However he has been criticized for promising to roll back some legislated protections for children who join gay-straight alliance clubs at schools.
WATCH BELOW: (From March 2019) Hundreds rally in Calgary against a UCP election campaign promise to to empower teachers to use their own judgement on telling parents if their child has joined a GSA. Jill Croteau reports.
Late Tuesday afternoon, Kenney issued a statement in response to the criticism of Smith’s comments.
“I have been clear that ours is a party that respects human dignity of all people regardless of sexual orientation, gender identity, people’s faith, or their background,” the statement reads. “The United Conservative Party supports the human dignity of all, and the protection of everyone’s rights.
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“The comments in question were made before Mr. Smith was a legislator. In Mr. Smith’s time as an MLA over the past four years, he has not, to my knowledge, made similarly offensive comments. Mr. Smith’s comments made prior to his election and the establishment of the United Conservative Party are not reflective of our party.
“I personally find his comments from 2013 offensive, and Mr. Smith has rightly apologized.”
Kristopher Wells, an associate professor who specializes in sexual and gender minorities at Edmonton’s MacEwan University, tweeted that he believes Smith’s comments show “hate and homophobia are still very much alive in Alberta.”
Duane Bratt, a political science professor at Calgary’s Mount Royal University, tweeted about the comments as well.
“How much evidence is needed to explain why LGBTQ community and their allies are concerned about the impact of a Kenney government?”
Leader of the Alberta Party called Smith’s comments “intolerant” and said Kenney was “unfit to govern” since he is “standing by his candidate.”
“Once again, we see that deep-seated intolerance lies under the hood of the UCP,” Stephen Mandel said Wednesday.
On Tuesday night, UCP communications adviser Harrison Fleming spoke about Smith’s comments and the reaction to them.
“It’s pretty surprising to see… everyone sort of jump out at Mark the way they have because when I first got my job with the United Conservative Party, I was actually the director of a group called LGBTory here in Alberta, and Mark came and sat down with me pretty quickly after I was hired to say, ‘How can we build a bridge between the LGBTQ+ community and the religious community?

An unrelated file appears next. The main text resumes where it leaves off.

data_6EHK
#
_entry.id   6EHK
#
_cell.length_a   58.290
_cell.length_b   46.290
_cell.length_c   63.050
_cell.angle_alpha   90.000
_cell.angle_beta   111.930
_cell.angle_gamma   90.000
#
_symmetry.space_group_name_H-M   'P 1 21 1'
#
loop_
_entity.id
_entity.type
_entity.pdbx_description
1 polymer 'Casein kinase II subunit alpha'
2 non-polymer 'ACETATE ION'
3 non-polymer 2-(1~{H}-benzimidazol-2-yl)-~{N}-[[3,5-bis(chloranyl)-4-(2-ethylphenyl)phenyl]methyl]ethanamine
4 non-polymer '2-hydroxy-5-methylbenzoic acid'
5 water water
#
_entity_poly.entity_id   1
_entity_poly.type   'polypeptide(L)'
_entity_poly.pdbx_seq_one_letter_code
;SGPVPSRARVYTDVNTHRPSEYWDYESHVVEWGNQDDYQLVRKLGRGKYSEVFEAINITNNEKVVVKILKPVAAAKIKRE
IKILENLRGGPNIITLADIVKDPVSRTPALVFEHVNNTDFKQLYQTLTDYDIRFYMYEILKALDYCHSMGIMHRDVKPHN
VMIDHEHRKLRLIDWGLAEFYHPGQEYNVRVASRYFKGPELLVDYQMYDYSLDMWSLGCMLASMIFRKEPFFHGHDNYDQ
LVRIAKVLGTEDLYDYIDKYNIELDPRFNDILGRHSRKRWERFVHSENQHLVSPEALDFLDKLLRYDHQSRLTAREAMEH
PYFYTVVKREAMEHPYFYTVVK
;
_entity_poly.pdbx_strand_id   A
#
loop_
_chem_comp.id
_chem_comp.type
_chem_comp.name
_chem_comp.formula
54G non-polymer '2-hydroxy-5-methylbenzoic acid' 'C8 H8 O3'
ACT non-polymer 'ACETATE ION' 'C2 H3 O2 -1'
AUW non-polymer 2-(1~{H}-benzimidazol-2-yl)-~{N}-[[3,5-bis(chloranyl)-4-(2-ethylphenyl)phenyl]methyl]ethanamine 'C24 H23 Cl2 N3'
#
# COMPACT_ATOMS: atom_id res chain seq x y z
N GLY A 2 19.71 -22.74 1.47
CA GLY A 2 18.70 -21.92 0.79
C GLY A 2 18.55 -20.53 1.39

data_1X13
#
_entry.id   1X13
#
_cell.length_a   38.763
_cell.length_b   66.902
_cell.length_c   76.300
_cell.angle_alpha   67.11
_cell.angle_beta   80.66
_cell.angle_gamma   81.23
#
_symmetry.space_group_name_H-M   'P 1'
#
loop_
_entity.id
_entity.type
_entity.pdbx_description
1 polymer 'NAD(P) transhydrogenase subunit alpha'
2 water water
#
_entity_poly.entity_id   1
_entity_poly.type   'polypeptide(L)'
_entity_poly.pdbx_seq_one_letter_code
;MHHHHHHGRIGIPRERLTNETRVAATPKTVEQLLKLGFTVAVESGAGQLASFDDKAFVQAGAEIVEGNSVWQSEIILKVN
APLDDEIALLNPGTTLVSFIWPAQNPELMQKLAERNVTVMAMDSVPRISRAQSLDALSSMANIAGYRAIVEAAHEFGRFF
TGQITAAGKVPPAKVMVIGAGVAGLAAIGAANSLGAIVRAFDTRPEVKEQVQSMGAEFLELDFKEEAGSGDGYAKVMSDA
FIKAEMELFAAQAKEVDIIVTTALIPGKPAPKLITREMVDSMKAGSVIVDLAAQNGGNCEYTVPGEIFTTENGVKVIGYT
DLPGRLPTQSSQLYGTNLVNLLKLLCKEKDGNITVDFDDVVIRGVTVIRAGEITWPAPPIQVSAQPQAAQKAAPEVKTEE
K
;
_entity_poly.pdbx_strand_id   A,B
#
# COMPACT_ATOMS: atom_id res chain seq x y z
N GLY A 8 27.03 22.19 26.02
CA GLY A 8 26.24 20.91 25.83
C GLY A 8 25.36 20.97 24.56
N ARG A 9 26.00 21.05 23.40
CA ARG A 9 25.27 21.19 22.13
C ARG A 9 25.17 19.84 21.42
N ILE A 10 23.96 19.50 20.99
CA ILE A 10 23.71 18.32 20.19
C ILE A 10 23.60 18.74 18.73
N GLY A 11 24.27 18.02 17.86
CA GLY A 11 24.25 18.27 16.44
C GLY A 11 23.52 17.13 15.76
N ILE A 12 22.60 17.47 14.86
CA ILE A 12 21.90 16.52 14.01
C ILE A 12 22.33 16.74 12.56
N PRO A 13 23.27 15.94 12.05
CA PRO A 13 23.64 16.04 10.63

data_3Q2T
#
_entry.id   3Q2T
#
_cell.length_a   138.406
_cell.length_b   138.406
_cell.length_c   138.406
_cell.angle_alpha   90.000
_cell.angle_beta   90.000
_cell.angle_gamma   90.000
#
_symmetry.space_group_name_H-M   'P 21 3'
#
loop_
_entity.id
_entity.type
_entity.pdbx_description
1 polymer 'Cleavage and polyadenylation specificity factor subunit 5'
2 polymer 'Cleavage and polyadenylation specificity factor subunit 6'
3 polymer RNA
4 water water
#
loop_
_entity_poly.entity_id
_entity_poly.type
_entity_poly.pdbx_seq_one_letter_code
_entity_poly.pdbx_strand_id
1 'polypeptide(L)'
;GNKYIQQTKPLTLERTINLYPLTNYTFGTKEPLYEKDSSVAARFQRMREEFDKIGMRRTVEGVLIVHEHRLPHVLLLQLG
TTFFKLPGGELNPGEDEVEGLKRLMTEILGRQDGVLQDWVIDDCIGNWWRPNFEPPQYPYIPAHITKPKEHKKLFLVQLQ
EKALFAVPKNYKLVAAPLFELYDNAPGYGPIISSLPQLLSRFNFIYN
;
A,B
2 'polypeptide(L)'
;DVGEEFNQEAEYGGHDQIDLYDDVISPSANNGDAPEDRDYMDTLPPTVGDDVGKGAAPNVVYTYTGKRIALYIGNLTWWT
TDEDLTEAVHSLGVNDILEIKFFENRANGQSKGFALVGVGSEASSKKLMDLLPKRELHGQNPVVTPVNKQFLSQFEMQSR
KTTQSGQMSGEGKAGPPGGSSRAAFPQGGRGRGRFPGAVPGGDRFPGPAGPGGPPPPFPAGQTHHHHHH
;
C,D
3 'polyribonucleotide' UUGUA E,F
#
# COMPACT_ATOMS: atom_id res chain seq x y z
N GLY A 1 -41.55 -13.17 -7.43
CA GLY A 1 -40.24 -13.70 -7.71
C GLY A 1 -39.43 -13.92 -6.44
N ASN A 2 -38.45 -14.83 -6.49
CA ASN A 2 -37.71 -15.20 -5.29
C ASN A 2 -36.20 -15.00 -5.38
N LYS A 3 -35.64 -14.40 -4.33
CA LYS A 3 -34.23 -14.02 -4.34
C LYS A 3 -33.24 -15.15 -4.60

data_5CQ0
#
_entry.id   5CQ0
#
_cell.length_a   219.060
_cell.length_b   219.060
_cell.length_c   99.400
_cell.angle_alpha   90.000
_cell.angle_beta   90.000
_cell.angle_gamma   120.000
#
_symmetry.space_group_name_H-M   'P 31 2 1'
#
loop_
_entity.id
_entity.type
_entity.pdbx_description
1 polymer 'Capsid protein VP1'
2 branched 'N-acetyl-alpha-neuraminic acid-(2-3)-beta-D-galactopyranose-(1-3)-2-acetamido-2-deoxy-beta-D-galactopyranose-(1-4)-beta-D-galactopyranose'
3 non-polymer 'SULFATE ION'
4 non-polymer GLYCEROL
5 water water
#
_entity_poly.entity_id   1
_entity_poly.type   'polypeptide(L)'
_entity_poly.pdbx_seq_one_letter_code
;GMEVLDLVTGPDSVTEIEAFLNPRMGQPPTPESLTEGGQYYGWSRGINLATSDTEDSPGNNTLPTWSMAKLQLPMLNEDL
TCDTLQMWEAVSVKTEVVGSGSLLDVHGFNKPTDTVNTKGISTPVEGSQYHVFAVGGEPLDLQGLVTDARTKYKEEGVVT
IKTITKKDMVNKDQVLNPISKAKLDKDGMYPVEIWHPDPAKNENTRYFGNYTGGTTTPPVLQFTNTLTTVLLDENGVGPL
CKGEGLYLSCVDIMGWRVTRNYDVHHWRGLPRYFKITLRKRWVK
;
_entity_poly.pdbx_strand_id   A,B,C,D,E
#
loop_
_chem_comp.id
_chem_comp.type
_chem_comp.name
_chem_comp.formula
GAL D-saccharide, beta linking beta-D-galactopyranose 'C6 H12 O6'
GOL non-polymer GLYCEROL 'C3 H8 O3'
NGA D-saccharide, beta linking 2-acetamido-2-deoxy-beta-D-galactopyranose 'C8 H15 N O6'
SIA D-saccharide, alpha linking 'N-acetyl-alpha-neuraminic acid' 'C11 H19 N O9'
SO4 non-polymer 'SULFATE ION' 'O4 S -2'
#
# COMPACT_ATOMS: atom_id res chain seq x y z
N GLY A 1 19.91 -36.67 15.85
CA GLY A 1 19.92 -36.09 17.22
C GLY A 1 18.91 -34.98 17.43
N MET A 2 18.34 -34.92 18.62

“I really think that if you look at him… based on the body of his work and who he is as a person, that these comments are not reflective of the way he’s been as a legislator or… the way he is as a person.”
Fleming also said Smith’s comments about homosexuality reflect views shared by others.
“If you listen to his comments, what he’s talking about, fundamentally, is a view that many people in the religious communities… across faiths, share, which is… a traditional definition of marriage, which is between a man and a woman,” Fleming said. “I don’t think that’s a disqualifying view to have, if as a legislator, like Mark has, he’s committed to representing everybody in his riding.
“He was very clear, if anyone was hurt by his comments, it wasn’t his intention to do that.”
Albertans head to the polls on April 16.
WATCH BELOW: (From March 26, 2019) Alberta UCP Leader Jason Kenney said his government would support GSAs in schools, but also support the religious freedoms of faith-based independent schools.
–With files from Global News’ Phil Heidenreich
© 2019 The Canadian Press